The data space supporting DE-BIAS project aims to promote a more inclusive and respectful approach to the description of digital collections and the telling of stories and histories of minoritised communities. The project began in January 2023, and over the course of two years, will develop an online tool to automatically detect problematic terms in cultural heritage metadata and provide information about their problematic background. As the project starts to undertake this work, we consider it important to outline the project’s understanding of the words, concepts, and even of the mottos we use in our journey towards progress.
‘Nothing about us without us’
‘Nothing about us without us’ is a motto said to have originated in early European politics (dating as far back as the 16th Century) and was first invoked by the South African disability rights movement in the 1990s. It is used to communicate the idea that no policy should be decided by any representative without the full and direct participation of members of the group(s) affected by that policy. The words strongly state the pivotal role of participation; they acknowledge the importance of taking steps to meaningfully embed community representation and push us to reflect on the idea that services and policies should involve members of groups and communities affected by that policy.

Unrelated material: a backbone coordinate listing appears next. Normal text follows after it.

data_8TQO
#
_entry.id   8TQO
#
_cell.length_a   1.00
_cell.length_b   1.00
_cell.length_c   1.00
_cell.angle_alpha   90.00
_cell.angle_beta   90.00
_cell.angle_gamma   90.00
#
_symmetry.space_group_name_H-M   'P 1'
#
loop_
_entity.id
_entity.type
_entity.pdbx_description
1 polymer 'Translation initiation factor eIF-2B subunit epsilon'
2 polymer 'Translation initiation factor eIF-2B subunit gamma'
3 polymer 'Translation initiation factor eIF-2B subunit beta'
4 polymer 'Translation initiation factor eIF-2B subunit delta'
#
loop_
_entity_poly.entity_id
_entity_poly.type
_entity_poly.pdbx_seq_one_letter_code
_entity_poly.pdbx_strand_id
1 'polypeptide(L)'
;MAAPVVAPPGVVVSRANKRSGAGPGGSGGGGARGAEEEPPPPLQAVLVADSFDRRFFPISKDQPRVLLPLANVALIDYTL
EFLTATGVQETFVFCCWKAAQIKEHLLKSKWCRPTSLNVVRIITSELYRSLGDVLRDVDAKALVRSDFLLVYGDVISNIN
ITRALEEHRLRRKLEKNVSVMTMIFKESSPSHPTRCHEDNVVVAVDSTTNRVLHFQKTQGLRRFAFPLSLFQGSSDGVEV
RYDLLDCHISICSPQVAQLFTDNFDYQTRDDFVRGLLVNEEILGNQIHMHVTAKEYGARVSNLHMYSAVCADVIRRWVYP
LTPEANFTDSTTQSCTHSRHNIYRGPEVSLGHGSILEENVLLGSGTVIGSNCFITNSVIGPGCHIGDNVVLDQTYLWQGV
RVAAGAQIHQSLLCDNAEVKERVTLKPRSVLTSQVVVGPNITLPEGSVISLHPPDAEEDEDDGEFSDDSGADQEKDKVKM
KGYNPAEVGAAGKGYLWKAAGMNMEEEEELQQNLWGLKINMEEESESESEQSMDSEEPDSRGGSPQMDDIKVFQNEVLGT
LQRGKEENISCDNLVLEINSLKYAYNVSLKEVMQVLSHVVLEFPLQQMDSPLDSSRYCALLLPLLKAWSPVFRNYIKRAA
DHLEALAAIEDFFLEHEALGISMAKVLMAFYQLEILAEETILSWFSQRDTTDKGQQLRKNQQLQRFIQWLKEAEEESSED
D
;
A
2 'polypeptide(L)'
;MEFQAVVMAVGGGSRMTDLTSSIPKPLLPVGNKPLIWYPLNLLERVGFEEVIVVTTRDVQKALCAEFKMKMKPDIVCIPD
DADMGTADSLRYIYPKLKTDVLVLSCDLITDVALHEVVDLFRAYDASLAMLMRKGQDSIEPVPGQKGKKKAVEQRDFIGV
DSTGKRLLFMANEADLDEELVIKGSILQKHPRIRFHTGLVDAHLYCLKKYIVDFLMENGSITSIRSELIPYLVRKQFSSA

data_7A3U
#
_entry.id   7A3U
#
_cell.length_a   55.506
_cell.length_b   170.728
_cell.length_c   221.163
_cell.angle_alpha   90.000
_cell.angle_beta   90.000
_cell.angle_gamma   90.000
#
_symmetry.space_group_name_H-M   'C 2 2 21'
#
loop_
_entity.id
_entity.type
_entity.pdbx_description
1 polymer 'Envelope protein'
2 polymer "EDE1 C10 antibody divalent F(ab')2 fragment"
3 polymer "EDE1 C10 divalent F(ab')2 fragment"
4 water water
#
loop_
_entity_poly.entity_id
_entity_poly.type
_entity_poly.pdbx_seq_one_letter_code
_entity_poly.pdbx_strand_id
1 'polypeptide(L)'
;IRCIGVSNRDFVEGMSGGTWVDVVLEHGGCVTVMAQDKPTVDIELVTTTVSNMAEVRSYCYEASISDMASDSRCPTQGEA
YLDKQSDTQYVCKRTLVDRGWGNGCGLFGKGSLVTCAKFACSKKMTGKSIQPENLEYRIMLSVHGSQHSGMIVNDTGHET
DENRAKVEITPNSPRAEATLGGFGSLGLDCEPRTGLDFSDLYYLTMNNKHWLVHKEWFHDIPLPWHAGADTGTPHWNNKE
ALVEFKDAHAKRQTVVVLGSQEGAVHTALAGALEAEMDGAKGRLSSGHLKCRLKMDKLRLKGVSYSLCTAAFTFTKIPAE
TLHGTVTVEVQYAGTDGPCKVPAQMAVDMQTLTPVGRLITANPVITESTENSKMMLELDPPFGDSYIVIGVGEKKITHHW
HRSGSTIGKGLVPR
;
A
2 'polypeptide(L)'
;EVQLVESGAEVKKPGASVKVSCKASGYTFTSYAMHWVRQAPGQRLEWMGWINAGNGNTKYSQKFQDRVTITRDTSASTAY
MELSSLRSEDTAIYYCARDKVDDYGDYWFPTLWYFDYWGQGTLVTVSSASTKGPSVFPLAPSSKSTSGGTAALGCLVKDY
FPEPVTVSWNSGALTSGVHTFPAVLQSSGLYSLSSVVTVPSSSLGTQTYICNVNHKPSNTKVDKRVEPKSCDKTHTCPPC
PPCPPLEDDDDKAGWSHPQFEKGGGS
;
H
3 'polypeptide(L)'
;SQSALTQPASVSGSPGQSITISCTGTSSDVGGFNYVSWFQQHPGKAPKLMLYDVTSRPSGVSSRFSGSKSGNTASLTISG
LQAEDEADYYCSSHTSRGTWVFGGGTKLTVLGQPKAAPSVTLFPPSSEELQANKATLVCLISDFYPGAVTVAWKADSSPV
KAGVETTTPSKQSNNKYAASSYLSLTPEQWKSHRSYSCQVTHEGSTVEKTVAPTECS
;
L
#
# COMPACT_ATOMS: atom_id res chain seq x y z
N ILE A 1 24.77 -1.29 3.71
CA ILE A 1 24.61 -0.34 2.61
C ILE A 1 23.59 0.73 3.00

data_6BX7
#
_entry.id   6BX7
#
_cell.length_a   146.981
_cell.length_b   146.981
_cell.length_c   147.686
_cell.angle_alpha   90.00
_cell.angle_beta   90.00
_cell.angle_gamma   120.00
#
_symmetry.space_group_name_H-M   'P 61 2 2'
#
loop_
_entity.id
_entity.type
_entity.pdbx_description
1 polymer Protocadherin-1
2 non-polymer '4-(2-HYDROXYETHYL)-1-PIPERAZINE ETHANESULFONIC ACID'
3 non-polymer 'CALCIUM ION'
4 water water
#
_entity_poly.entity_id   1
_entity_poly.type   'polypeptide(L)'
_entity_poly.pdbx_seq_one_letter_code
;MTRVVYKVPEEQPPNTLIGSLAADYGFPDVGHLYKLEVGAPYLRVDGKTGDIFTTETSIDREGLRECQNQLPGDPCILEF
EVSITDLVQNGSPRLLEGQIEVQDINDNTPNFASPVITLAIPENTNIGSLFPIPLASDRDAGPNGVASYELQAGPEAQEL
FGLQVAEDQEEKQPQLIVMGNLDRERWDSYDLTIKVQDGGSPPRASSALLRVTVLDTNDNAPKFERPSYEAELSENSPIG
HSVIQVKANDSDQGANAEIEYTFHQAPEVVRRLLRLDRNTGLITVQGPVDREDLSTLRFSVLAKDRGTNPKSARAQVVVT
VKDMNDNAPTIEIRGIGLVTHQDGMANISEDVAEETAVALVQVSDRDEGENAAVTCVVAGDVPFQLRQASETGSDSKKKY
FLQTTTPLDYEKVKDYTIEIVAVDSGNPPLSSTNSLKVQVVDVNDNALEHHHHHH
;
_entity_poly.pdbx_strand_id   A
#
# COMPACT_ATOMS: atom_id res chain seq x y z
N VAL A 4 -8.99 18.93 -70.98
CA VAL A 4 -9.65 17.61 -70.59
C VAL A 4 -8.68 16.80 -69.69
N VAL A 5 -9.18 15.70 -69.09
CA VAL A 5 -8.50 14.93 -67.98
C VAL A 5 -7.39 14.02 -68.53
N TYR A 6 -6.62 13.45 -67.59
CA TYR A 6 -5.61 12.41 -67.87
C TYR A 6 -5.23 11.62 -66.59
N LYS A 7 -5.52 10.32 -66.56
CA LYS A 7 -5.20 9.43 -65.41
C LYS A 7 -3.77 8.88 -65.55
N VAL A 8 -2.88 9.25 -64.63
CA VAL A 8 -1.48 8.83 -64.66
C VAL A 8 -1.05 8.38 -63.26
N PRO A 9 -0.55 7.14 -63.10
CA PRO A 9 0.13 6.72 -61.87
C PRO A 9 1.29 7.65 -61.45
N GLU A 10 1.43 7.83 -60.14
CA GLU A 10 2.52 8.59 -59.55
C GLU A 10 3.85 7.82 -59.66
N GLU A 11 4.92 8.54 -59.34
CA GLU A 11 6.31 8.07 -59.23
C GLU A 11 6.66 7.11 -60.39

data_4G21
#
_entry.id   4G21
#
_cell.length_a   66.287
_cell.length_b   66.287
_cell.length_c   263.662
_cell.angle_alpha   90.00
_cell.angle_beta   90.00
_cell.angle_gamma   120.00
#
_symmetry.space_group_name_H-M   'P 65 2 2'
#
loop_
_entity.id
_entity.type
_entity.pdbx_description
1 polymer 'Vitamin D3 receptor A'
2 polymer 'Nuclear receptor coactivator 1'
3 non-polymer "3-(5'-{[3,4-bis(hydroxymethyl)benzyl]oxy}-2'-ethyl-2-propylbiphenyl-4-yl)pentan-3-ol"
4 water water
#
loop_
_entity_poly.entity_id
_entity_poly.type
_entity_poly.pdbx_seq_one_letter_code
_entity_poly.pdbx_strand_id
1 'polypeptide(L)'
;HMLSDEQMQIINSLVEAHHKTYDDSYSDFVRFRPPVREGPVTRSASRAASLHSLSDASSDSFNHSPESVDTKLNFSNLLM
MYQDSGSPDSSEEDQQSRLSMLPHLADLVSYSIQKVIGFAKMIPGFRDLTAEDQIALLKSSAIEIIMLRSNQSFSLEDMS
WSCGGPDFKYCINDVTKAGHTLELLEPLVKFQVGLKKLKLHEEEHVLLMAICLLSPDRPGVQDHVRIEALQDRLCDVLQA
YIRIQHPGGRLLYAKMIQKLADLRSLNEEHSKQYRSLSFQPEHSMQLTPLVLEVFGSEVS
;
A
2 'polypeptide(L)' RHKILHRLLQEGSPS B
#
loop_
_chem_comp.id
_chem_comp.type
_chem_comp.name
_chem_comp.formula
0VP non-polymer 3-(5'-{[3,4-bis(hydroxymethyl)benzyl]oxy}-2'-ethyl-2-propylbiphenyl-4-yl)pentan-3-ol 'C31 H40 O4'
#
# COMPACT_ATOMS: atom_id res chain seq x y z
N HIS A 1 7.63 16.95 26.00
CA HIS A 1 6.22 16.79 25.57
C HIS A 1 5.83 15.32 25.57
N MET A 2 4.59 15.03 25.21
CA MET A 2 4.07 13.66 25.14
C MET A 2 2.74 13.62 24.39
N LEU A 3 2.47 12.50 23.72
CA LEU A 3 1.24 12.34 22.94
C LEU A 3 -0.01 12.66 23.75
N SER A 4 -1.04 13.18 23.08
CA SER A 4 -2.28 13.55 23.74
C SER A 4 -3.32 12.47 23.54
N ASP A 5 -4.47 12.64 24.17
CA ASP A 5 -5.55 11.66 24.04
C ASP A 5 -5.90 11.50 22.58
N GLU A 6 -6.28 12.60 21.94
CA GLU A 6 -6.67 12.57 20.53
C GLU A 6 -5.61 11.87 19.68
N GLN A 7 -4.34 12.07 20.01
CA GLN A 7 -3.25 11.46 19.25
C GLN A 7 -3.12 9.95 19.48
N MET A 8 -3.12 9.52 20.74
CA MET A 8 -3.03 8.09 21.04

In the cultural sector, community engagement - something we see as central to the DE-BIAS project - is generally understood as a community-centred orientation based on dialogue. It aims to enable community members to better understand topics and contexts and therefore facilitate stronger relationships and participation among the cultural sector and minoritised communities.
But what about the link between these ideas and that of audience development, another central concept for European cultural policies? To the European Commission, audience development is defined as a strategic, dynamic, and interactive process of making culture widely accessible. It aims at engaging individuals and communities in experiencing, enjoying, participating in and valuing the arts through various means available today for cultural operators.
The definition is quite broad and aligns with that of community engagement: it refers to access, participation, and representation, the lack of which are the main barriers preventing people from taking part in cultural life. However, the term ‘audience’ could imply a passive attitude, and the term ‘development’ recalls the idea of cultural organisations as developers of visitors or spectators, with a paternalistic and top-down approach, constructing a hierarchy that we would like to see dismantled soon.